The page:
con fuoco(Italian) with fire, spirited, with passion, in a fiery manner (that is, with a lot of emotion)
con furia(Italian) with fury, with impetuosity, with rage, with vehemence
con furore(Italian) furiously, vehemently, passionately
confus (m.), confuse (f.)(French) confused, embarrassed
Confusion(English, French f.) confusing or being confused
(French f.) embarrassment
Confusione(Italian) confusion, want of clearness, want of order
Conga(Italian m., English, German f., French m.) the musical instrumentation and style that accompanies the Comparsa, it is also a style developed and performed by ensembles separate from the Carnaval Comparsas. Sometimes the style is referred to by regional interpretation, as in Conga Habanera (from Havana) or Conga Santiaguera (from Santiago). The dance is Afro-Cuban, but popular now in many Spanish speaking countries, characterized by hard beats in 2/4 time. The conga is performed in a formation known as the conga chain, and the steps are simple - one, two, three, and kick at which time the partners move away from each other
Conga(Panama) a folk dance similar to the tamborito, popular among the black communities of the northern coast in Costa Arriba, and that uses upright drums and wild, lascivious movements and lyrics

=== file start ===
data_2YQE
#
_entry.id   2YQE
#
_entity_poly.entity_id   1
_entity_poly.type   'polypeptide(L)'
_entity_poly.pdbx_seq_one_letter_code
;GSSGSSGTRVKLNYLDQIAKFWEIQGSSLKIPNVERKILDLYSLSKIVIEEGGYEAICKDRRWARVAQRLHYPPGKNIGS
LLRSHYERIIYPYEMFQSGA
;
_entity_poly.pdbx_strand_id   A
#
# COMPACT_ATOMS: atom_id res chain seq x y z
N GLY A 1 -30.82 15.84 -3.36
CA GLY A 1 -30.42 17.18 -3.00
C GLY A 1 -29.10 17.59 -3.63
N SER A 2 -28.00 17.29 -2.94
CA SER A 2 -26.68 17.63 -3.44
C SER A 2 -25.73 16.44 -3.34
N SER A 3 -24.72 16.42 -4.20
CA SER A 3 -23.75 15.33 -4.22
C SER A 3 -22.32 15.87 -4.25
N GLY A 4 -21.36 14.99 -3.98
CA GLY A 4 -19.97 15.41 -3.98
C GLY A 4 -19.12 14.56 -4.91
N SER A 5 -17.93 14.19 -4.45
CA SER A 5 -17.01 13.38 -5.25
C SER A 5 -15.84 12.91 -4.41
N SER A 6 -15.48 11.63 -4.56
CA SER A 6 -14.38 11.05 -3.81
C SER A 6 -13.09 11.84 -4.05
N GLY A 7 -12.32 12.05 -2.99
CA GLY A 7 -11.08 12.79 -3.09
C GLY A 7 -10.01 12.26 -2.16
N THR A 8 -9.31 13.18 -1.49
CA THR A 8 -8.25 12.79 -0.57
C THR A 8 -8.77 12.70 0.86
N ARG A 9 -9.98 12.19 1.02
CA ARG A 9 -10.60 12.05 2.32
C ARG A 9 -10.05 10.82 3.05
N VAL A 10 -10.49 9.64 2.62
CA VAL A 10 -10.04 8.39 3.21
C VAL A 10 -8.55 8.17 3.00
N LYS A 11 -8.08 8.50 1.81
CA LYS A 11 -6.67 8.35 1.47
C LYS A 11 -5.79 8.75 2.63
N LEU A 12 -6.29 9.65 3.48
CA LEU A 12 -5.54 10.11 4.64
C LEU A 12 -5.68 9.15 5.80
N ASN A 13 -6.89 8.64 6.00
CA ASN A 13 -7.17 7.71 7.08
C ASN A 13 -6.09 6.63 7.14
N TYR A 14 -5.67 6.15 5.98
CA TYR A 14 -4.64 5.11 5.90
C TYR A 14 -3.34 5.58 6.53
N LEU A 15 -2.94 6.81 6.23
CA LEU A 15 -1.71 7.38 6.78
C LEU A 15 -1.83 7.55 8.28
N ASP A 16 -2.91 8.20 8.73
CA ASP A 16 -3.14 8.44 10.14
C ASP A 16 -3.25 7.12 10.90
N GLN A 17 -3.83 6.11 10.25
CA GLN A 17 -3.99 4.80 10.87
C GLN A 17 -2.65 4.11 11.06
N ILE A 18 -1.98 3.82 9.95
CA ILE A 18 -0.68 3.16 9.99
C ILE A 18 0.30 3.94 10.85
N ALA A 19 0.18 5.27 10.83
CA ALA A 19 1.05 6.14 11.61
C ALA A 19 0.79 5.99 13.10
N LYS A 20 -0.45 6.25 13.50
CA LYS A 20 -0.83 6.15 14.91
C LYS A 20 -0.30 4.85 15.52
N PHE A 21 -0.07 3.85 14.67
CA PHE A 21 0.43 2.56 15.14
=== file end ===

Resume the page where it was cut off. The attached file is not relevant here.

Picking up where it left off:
Conga de comparsasee conga
Conga (drum)(Italian m., English, German f., French m.) the conga drum is a single-headed drum, derived from the Congolese makuta drum, which is struck with the player’s hands. The present-day African conga drums are now quite different from the Latin-American conga drums, as they have remained virtually unchanged, while the the Latin-American conga drums are single headed, often with a shell that bulges in the middle, and are played with the hands in a variety of ways to produce quite a large array of differing sounds. Conga drums were important in Latin American dance band music of the 1930s. They are made in four different sizes; the largest is called the tumba or tumbadora, and second largest, the conga, the second smallest the quinto and the smallest the niño. Some players use a set made up of all four sizes although in authentic Latin-American music each drum is played by a single performer